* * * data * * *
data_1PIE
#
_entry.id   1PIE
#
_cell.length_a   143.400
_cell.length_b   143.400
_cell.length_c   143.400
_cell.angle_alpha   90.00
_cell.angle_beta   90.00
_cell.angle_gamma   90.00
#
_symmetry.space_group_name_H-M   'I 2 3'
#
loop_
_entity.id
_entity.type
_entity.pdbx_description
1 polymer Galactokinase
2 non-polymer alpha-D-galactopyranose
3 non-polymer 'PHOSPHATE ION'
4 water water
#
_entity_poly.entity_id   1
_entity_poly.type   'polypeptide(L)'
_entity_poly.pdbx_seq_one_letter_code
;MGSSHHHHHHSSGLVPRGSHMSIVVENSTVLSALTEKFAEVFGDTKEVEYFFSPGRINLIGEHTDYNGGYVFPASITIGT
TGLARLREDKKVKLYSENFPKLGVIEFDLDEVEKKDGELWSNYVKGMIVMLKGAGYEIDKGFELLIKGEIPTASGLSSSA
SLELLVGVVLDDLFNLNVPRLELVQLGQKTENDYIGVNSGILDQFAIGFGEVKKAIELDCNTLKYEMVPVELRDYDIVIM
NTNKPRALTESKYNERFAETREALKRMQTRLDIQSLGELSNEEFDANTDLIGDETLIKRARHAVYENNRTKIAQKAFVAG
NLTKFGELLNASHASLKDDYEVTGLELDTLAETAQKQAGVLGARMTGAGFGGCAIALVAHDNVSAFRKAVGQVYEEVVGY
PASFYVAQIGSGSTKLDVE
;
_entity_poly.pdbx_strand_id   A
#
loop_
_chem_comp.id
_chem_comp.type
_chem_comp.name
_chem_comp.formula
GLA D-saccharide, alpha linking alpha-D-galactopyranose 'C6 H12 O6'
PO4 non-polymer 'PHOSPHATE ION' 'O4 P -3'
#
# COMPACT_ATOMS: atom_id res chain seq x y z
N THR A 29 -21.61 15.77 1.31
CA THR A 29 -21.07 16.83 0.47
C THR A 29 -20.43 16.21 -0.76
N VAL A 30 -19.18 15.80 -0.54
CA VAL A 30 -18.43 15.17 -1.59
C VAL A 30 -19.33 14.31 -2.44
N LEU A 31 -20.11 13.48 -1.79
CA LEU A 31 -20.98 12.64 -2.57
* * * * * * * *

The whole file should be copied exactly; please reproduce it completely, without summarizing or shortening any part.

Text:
data_1PIE
#
_entry.id   1PIE
#
_cell.length_a   143.400
_cell.length_b   143.400
_cell.length_c   143.400
_cell.angle_alpha   90.00
_cell.angle_beta   90.00
_cell.angle_gamma   90.00
#
_symmetry.space_group_name_H-M   'I 2 3'
#
loop_
_entity.id
_entity.type
_entity.pdbx_description
1 polymer Galactokinase
2 non-polymer alpha-D-galactopyranose
3 non-polymer 'PHOSPHATE ION'
4 water water
#
_entity_poly.entity_id   1
_entity_poly.type   'polypeptide(L)'
_entity_poly.pdbx_seq_one_letter_code
;MGSSHHHHHHSSGLVPRGSHMSIVVENSTVLSALTEKFAEVFGDTKEVEYFFSPGRINLIGEHTDYNGGYVFPASITIGT
TGLARLREDKKVKLYSENFPKLGVIEFDLDEVEKKDGELWSNYVKGMIVMLKGAGYEIDKGFELLIKGEIPTASGLSSSA
SLELLVGVVLDDLFNLNVPRLELVQLGQKTENDYIGVNSGILDQFAIGFGEVKKAIELDCNTLKYEMVPVELRDYDIVIM
NTNKPRALTESKYNERFAETREALKRMQTRLDIQSLGELSNEEFDANTDLIGDETLIKRARHAVYENNRTKIAQKAFVAG
NLTKFGELLNASHASLKDDYEVTGLELDTLAETAQKQAGVLGARMTGAGFGGCAIALVAHDNVSAFRKAVGQVYEEVVGY
PASFYVAQIGSGSTKLDVE
;
_entity_poly.pdbx_strand_id   A
#
loop_
_chem_comp.id
_chem_comp.type
_chem_comp.name
_chem_comp.formula
GLA D-saccharide, alpha linking alpha-D-galactopyranose 'C6 H12 O6'
PO4 non-polymer 'PHOSPHATE ION' 'O4 P -3'
#
# COMPACT_ATOMS: atom_id res chain seq x y z
N THR A 29 -21.61 15.77 1.31
CA THR A 29 -21.07 16.83 0.47
C THR A 29 -20.43 16.21 -0.76
N VAL A 30 -19.18 15.80 -0.54
CA VAL A 30 -18.43 15.17 -1.59
C VAL A 30 -19.33 14.31 -2.44
N LEU A 31 -20.11 13.48 -1.79
CA LEU A 31 -20.98 12.64 -2.57